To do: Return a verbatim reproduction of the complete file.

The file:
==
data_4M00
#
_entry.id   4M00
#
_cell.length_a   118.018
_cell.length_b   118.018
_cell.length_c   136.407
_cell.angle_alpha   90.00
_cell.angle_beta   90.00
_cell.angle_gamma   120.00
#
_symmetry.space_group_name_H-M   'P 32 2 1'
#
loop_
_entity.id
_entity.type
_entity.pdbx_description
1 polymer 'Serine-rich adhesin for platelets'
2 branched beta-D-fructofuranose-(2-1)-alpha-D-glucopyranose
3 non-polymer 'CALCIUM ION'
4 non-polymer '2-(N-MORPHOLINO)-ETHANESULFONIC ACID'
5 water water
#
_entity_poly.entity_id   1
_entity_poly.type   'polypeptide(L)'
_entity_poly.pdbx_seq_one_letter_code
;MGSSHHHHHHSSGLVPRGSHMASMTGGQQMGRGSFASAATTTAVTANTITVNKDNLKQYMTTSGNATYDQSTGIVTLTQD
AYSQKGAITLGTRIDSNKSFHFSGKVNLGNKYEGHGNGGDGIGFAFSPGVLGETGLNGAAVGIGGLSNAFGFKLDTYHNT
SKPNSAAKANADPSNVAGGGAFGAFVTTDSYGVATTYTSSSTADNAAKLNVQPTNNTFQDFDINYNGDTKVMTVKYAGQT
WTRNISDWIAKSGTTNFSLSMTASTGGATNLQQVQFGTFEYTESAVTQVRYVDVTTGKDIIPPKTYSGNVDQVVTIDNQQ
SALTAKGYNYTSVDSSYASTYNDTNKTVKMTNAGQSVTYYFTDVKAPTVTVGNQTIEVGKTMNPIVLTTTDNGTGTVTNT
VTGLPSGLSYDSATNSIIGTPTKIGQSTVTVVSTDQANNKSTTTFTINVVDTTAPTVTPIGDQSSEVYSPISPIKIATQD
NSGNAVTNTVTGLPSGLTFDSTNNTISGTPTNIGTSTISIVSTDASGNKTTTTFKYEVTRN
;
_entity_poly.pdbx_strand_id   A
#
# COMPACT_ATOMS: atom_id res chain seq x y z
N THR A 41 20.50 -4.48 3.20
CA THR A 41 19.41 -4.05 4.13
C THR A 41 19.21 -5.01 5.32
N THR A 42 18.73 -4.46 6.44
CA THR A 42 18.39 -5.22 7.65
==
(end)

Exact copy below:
data_4M00
#
_entry.id   4M00
#
_cell.length_a   118.018
_cell.length_b   118.018
_cell.length_c   136.407
_cell.angle_alpha   90.00
_cell.angle_beta   90.00
_cell.angle_gamma   120.00
#
_symmetry.space_group_name_H-M   'P 32 2 1'
#
loop_
_entity.id
_entity.type
_entity.pdbx_description
1 polymer 'Serine-rich adhesin for platelets'
2 branched beta-D-fructofuranose-(2-1)-alpha-D-glucopyranose
3 non-polymer 'CALCIUM ION'
4 non-polymer '2-(N-MORPHOLINO)-ETHANESULFONIC ACID'
5 water water
#
_entity_poly.entity_id   1
_entity_poly.type   'polypeptide(L)'
_entity_poly.pdbx_seq_one_letter_code
;MGSSHHHHHHSSGLVPRGSHMASMTGGQQMGRGSFASAATTTAVTANTITVNKDNLKQYMTTSGNATYDQSTGIVTLTQD
AYSQKGAITLGTRIDSNKSFHFSGKVNLGNKYEGHGNGGDGIGFAFSPGVLGETGLNGAAVGIGGLSNAFGFKLDTYHNT
SKPNSAAKANADPSNVAGGGAFGAFVTTDSYGVATTYTSSSTADNAAKLNVQPTNNTFQDFDINYNGDTKVMTVKYAGQT
WTRNISDWIAKSGTTNFSLSMTASTGGATNLQQVQFGTFEYTESAVTQVRYVDVTTGKDIIPPKTYSGNVDQVVTIDNQQ
SALTAKGYNYTSVDSSYASTYNDTNKTVKMTNAGQSVTYYFTDVKAPTVTVGNQTIEVGKTMNPIVLTTTDNGTGTVTNT
VTGLPSGLSYDSATNSIIGTPTKIGQSTVTVVSTDQANNKSTTTFTINVVDTTAPTVTPIGDQSSEVYSPISPIKIATQD
NSGNAVTNTVTGLPSGLTFDSTNNTISGTPTNIGTSTISIVSTDASGNKTTTTFKYEVTRN
;
_entity_poly.pdbx_strand_id   A
#
# COMPACT_ATOMS: atom_id res chain seq x y z
N THR A 41 20.50 -4.48 3.20
CA THR A 41 19.41 -4.05 4.13
C THR A 41 19.21 -5.01 5.32
N THR A 42 18.73 -4.46 6.44
CA THR A 42 18.39 -5.22 7.65